How do you get people to sign up for your email list? By offering a high-value lead magnet in exchange for their name and email address. Here are the most popular types of lead magnets your chamber can offer to increase your number of email subscribers.
eBooks & PDFs
eBooks have remained popular for a long time because they’re easy to produce and publish. An eBook is a PDF file with a cover and table of contents. It can be as short or as long as you’d like it to be, from a short report to a full A-to-Z guide. You can also give away shorter PDFs like a one-page checklist.
Recommended: Lead Magnet Ideas for Chamber Websites
A content upgrade is an extension of the free content you offer. For example, if you have an article with 5 tips, give the reader 10 more in exchange for their name and email address. Another option is to offer add-ons such as templates, worksheets, or cheat sheets that help people implement what they learned in your free content. This can be a PDF as mentioned above, but it might also be an editable template like a spreadsheet.
This is great for chambers as you’re already hosting information events. Hold a webinar based on a topic that’s interesting to your target market. Teach them how to solve a problem or overcome a challenge they’re facing using your expertise. Make it interactive so they get the most out of it. The webinar is free to attend in exchange for signing up for your list.
A live webinar is best for actively engaging, but if you’re fine with just the email (and have a follow up email series in place), you can always promote & deliver the recording.
Video Training Course
Another idea for offering something educational is a free video training course. Take some long-term task that you can cut into bite-sized pieces and produce a video for each piece. You can send the videos as installments or give the subscriber access to the whole course at once when they sign up.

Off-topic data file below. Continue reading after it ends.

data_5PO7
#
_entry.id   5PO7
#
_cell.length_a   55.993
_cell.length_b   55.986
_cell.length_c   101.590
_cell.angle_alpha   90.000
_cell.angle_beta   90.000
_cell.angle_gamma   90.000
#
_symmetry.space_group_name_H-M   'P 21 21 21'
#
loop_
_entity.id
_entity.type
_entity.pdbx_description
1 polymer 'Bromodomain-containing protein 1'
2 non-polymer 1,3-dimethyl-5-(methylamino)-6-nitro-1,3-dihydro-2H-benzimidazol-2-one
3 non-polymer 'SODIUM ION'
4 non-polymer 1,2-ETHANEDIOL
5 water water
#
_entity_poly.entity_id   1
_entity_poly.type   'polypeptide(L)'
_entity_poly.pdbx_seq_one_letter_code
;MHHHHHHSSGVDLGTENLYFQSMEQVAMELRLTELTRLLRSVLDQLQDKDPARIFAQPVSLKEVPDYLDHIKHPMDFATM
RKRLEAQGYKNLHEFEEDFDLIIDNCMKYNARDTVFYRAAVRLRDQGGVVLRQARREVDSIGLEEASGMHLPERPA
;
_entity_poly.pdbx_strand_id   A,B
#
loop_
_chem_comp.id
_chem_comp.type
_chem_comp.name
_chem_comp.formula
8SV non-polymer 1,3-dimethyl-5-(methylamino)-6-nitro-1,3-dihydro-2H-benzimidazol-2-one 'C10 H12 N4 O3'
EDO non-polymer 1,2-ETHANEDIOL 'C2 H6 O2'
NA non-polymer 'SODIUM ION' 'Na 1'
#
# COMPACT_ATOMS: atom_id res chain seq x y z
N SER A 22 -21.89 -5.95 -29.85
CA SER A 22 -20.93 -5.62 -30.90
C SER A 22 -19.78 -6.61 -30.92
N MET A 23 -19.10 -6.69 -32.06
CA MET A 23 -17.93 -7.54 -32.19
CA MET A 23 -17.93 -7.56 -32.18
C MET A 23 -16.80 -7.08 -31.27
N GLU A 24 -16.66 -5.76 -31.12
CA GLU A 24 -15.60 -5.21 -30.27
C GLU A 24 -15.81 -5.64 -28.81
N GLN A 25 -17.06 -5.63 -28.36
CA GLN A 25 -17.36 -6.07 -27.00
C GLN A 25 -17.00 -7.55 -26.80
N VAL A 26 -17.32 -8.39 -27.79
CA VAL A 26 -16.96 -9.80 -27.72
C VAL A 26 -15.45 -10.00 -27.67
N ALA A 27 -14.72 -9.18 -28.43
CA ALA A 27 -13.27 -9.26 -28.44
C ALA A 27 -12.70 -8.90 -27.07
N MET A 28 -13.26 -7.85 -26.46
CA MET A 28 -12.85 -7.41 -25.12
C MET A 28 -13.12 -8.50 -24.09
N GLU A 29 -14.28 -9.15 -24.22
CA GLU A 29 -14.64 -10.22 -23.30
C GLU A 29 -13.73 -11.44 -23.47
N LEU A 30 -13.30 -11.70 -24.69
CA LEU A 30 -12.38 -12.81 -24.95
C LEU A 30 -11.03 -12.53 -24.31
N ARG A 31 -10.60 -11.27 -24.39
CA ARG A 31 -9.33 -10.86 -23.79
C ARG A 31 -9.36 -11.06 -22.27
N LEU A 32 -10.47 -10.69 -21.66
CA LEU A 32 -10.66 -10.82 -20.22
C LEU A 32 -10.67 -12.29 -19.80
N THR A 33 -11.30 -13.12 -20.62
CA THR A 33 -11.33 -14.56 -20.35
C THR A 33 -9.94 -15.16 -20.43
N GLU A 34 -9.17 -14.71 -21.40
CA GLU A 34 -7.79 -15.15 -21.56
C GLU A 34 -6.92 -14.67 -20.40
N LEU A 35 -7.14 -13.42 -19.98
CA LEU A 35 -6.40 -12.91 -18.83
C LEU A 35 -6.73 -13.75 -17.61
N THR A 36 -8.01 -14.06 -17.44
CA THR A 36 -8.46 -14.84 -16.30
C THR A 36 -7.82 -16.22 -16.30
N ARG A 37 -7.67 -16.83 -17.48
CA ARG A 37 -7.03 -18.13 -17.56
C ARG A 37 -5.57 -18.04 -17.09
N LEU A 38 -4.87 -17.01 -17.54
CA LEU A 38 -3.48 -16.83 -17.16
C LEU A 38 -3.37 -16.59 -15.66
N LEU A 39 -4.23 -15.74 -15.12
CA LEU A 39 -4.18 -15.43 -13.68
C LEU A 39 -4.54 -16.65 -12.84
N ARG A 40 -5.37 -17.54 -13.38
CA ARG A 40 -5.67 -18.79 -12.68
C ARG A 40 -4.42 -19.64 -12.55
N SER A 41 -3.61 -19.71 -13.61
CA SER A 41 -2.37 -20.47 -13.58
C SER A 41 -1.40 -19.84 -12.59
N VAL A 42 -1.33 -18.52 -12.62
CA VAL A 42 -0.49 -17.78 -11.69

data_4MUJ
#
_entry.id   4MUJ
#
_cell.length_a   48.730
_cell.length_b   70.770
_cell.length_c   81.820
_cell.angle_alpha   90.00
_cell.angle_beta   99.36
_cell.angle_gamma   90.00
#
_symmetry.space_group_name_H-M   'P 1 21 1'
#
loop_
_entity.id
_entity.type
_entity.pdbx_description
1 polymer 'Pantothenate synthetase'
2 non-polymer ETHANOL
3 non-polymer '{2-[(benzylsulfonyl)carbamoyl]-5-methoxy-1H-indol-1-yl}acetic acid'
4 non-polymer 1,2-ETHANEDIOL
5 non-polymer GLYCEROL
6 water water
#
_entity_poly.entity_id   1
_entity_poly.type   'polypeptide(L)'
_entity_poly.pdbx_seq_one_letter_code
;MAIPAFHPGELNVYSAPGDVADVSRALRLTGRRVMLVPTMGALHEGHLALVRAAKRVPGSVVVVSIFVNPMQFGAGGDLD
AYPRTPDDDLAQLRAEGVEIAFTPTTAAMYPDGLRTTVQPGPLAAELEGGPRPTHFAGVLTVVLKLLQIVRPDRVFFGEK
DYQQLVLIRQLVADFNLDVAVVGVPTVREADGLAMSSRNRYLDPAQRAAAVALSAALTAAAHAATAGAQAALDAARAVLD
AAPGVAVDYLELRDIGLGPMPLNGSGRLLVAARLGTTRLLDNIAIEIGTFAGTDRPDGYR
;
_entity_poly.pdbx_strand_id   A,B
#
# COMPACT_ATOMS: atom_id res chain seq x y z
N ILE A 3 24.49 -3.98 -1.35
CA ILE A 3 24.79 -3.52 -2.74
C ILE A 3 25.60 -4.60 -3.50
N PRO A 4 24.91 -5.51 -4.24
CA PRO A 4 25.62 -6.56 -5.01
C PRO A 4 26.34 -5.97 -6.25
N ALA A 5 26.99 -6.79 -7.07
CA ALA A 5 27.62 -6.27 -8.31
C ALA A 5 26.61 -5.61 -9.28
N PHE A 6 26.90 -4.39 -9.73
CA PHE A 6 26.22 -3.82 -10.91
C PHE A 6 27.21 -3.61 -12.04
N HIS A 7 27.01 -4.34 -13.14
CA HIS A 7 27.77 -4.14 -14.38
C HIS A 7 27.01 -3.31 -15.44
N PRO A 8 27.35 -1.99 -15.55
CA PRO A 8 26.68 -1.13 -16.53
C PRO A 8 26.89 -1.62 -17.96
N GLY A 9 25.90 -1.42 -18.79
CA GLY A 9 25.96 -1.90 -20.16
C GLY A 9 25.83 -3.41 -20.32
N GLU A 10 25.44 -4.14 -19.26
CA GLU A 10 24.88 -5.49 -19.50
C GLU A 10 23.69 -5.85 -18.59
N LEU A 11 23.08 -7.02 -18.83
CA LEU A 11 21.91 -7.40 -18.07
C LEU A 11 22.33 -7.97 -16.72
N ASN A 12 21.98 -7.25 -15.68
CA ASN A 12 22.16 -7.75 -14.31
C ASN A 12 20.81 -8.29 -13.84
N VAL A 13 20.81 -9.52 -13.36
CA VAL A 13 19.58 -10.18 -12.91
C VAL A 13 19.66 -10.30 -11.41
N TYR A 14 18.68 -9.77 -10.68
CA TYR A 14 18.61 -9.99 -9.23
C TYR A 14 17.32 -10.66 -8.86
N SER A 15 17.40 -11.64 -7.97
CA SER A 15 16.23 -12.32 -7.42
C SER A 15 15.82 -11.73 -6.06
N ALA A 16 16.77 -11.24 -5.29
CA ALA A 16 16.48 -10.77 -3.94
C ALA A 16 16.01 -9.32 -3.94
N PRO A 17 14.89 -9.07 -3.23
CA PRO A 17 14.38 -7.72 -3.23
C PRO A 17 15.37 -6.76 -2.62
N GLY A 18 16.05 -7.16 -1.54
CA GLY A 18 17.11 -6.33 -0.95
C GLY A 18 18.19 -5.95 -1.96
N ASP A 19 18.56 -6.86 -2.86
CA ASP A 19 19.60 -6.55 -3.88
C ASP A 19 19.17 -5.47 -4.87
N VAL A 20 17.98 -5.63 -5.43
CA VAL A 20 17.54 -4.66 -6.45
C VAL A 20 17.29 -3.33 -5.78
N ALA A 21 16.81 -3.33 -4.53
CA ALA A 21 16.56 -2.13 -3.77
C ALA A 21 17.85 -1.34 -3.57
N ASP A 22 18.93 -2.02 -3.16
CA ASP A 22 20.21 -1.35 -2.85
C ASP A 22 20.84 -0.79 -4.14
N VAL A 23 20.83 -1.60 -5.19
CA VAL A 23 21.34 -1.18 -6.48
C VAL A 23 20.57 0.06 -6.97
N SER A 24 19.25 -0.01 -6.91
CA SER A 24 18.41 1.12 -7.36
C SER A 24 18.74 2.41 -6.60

If this sounds daunting, consider videos you may already have on hand. You might have recorded a past conference, or done a series of educational videos. Package the videos & repurpose them as a course.
Proceed with caution – email newsletters are no longer a selling point as people get tons of emails. Instead, promote a specific aspect of your newsletter that might actually interest people. Do you email locals with a list of fun upcoming events in your area? Do you send timely business tips & news to keep local businesses better informed than their competitors? Make sure you explain clearly to your potential subscribers exactly what they can expect from your publication. Offer a sample so they can see what they’ll get.
This serves a double purpose by getting them on your list and also offering a sample of your product. While it seems obvious for businesses, how can a chamber offer a ‘free trial’?!
Like many other chambers of commerce, I don’t like to discount or giveaway membership. However, you can give ‘samples’ of your benefits. Invite non-members to an upcoming event, sell an unused sponsorship or advertising space at ‘member pricing,’ invite the public to advocacy meetings or trips, etc.
Just be sure not to give away everything…
A toolkit takes a variety of media and puts it all together in one place, usually a zip file. It might include a workbook, checklists, a calculator, and video tutorials to show the subscriber how to use the tools, all related to a certain task or topic. A great example of this the campaign materials we get from Small Business Saturday to promote their event.
Anything is fine as a lead magnet as long as it offers unique value to your audience. It should be something enticing enough for them to offer their name and address, and high quality enough to start off your relationship on the right foot.
Now that you have a general understanding or idea about lead magnets, see my post on (specific) Lead Magnet Ideas for Chamber Websites: